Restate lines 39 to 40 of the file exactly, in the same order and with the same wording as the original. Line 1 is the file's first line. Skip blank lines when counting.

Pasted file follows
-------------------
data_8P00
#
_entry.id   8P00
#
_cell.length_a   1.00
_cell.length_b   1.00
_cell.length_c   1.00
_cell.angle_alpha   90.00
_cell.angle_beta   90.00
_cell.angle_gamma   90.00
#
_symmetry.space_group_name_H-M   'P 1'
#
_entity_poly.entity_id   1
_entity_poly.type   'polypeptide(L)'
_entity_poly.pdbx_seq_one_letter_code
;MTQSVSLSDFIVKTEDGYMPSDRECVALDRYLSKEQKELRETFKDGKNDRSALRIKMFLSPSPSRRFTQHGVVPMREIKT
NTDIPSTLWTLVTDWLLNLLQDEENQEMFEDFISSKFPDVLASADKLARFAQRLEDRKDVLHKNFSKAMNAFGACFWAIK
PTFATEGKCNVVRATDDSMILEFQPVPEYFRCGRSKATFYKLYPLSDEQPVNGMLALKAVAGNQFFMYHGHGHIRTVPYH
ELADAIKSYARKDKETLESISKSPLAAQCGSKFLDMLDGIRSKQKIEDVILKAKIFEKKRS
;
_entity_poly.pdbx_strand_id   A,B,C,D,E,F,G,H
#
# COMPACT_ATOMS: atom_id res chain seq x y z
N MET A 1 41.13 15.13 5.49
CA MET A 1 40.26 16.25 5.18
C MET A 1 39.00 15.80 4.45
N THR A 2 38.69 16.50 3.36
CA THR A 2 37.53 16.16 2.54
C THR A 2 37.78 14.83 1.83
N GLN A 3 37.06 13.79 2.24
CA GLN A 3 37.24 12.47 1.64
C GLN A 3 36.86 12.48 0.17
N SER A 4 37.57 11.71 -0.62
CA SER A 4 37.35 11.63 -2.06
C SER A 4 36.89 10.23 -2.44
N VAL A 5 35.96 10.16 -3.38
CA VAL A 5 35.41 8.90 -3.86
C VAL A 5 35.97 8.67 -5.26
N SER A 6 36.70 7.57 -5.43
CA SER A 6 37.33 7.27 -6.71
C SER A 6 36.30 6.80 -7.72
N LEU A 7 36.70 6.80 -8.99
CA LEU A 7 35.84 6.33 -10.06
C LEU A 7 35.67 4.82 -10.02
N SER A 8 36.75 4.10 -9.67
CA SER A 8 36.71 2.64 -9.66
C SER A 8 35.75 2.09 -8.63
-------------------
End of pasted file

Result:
C VAL A 5 35.97 8.67 -5.26
N SER A 6 36.70 7.57 -5.43